If you suffer from stress or anxiety, then one of the best habits you can develop is to begin a practice of meditation.
Whether your stress is a one-off occurrence or a chronic issue you’ve struggled with for years, beginning a meditation routine is virtually guaranteed to help. Whether your stress originates at work or at home, and related to your health, finances, or just about any other issue, the solution could be as simple as taking a few minutes a day to breathe clearly.
In fact, stress relief is one of the clinically proven health benefits of meditation, and studies have shown that just a few minutes a day of concentrated breath work can do wonders to reshape destructive thought patterns and radically change the way you approach your life.
In this post I’ll outline 3 simple meditation techniques to relieve stress and anxiety.
Relaxation and Meditation Techniques to Relieve Stress
Exercise #1: Now I Am Breathing In
The first, and one of the most fundamental practices of meditation is simply to begin noticing your breath. My favorite technique to do this is to silently practice an inner mantra, saying to yourself, “Now, I am breathing in,” every time you inhale, and “Now, I am breathing out,” every time you exhale.
You can do this exercise as a meditation, taking as little as 5 minutes to sit quietly, or you can work with it throughout the day. You might practice it in the car, on your commute, or while going for a walk.
Exercise #2: Stepping Back to Breathe
Another great breath exercise you can work with is the practice of stepping back to breathe.
Like the last technique, this exercise is incredibly simple to do, but difficult to practice. The real challenge comes in your ability to practice it consistently as you move throughout your day.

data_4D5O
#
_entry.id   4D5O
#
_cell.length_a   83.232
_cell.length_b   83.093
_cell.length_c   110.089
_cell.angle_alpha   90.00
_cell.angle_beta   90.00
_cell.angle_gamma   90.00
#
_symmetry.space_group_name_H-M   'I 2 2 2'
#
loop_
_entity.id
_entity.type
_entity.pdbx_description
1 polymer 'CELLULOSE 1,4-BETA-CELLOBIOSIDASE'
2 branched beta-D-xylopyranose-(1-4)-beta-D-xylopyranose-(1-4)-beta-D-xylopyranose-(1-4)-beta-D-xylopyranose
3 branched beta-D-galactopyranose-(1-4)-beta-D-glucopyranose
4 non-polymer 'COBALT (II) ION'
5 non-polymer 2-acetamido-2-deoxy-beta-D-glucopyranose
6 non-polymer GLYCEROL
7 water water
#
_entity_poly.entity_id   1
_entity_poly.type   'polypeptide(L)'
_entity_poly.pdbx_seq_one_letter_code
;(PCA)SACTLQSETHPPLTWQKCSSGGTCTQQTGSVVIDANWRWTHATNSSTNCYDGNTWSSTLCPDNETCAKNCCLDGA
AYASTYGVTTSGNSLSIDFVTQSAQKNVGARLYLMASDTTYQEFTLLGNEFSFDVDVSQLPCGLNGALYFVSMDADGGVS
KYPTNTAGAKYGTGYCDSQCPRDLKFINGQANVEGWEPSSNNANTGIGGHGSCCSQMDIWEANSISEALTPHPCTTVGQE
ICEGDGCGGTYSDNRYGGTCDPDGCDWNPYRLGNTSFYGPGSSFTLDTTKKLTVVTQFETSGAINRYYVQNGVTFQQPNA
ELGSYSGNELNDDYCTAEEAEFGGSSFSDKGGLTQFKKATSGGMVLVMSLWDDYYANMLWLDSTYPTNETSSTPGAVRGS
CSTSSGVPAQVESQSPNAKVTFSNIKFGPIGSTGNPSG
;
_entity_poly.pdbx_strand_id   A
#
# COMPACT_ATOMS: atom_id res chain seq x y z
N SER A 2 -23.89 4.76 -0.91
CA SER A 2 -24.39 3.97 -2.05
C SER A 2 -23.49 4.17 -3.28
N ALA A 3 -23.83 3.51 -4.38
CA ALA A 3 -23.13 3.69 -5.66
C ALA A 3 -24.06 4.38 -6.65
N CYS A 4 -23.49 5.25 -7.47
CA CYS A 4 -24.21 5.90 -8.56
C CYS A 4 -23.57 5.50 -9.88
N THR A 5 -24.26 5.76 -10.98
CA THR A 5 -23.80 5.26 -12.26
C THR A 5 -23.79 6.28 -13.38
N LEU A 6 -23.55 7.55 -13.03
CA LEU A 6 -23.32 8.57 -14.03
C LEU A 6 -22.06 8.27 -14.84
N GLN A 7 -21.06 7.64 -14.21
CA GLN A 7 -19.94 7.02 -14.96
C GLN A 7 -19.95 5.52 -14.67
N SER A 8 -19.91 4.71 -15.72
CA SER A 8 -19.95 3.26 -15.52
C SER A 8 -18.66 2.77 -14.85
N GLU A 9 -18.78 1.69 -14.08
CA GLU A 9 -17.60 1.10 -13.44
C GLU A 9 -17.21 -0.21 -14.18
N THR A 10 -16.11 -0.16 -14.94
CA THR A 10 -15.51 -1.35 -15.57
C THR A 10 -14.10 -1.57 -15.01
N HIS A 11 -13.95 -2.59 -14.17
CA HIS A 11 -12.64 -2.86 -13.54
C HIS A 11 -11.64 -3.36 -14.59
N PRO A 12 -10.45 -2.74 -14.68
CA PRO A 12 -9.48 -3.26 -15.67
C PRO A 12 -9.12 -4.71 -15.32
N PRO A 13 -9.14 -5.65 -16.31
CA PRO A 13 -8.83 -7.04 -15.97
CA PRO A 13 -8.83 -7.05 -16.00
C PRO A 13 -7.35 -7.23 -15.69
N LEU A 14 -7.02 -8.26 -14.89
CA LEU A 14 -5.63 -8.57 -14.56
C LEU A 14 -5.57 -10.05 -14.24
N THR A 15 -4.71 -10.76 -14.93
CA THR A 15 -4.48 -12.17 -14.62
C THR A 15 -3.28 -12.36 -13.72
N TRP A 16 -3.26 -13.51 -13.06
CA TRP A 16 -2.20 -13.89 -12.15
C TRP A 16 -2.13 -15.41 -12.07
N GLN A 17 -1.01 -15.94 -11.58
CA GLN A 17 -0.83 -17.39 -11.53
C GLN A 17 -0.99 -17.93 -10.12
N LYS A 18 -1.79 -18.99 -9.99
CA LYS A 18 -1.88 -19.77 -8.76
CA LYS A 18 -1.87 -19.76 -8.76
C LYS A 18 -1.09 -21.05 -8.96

The exercise itself can take as little as 30 seconds. Take a large inhale and a forceful exhale. If you’re feeling really stressed, you might repeat that loud exhale two or three times. Then, allow your breathe to return to a slower pace, and simply notice the natural motion of your breath for a few seconds. Notice the contrast between the loud, forced exhale you started with, and the easy, flowing motion to which your breath naturally wants to return.
I explain the exercise further in this video:
Exercise #3: Positive Affirmation Exercise
In addition to using meditation and breath techniques to relax your mind, you can also develop the habit of instilling more positive thoughts within you, through the use of autosuggestion and positive affirmations.
Affirmations work by creating new synaptic connections in your brain, helping to train your mind to appreciate more of the good that is already around you, and not feel as stressed when triggers arise in your environment. While this can take some time to practice, once you’ve programmed your mind to step back and feel grateful for everything that’s going well, you will be less likely to default to a stressed or overwhelmed attitude, and more likely to face each challenge clearly, as it arises.
Taking Your Meditation Practice To The Next Level
I hope you’ve enjoyed these three simple techniques and exercises for relaxation and meditation. I think you’ll find that if you practice them once or twice, they can be helpful, but the real benefits come when you develop the habit to work with these techniques consistently.
Try them for a month, and notice the profound impact they can have on your life. After a few weeks, you will likely feel calmer and more clear-headed when stressors arise, and you’ll be more about to handle them.